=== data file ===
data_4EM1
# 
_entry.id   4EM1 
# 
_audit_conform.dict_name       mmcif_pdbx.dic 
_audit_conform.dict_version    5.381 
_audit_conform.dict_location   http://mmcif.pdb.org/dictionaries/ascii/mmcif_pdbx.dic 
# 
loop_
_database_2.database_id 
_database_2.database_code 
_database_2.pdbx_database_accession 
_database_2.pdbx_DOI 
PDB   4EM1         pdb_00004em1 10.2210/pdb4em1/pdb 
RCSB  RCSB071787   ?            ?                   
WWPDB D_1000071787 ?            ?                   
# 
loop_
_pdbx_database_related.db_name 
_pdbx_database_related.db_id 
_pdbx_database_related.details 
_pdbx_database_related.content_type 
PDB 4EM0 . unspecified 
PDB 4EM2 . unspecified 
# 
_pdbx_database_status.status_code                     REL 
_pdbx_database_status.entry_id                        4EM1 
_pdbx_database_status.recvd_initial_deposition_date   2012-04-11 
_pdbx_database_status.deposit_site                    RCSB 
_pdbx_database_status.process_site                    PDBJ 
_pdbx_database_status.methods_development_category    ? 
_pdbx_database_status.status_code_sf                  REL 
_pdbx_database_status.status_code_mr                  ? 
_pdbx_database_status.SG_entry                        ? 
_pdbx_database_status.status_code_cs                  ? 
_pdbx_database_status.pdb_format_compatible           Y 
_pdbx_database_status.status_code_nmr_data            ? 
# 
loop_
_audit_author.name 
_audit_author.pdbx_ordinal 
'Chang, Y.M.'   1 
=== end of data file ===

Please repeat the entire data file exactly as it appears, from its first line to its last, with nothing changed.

data_4EM1
# 
_entry.id   4EM1 
# 
_audit_conform.dict_name       mmcif_pdbx.dic 
_audit_conform.dict_version    5.381 
_audit_conform.dict_location   http://mmcif.pdb.org/dictionaries/ascii/mmcif_pdbx.dic 
# 
loop_
_database_2.database_id 
_database_2.database_code 
_database_2.pdbx_database_accession 
_database_2.pdbx_DOI 
PDB   4EM1         pdb_00004em1 10.2210/pdb4em1/pdb 
RCSB  RCSB071787   ?            ?                   
WWPDB D_1000071787 ?            ?                   
# 
loop_
_pdbx_database_related.db_name 
_pdbx_database_related.db_id 
_pdbx_database_related.details 
_pdbx_database_related.content_type 
PDB 4EM0 . unspecified 
PDB 4EM2 . unspecified 
# 
_pdbx_database_status.status_code                     REL 
_pdbx_database_status.entry_id                        4EM1 
_pdbx_database_status.recvd_initial_deposition_date   2012-04-11 
_pdbx_database_status.deposit_site                    RCSB 
_pdbx_database_status.process_site                    PDBJ 
_pdbx_database_status.methods_development_category    ? 
_pdbx_database_status.status_code_sf                  REL 
_pdbx_database_status.status_code_mr                  ? 
_pdbx_database_status.SG_entry                        ? 
_pdbx_database_status.status_code_cs                  ? 
_pdbx_database_status.pdb_format_compatible           Y 
_pdbx_database_status.status_code_nmr_data            ? 
# 
loop_
_audit_author.name 
_audit_author.pdbx_ordinal 
'Chang, Y.M.'   1 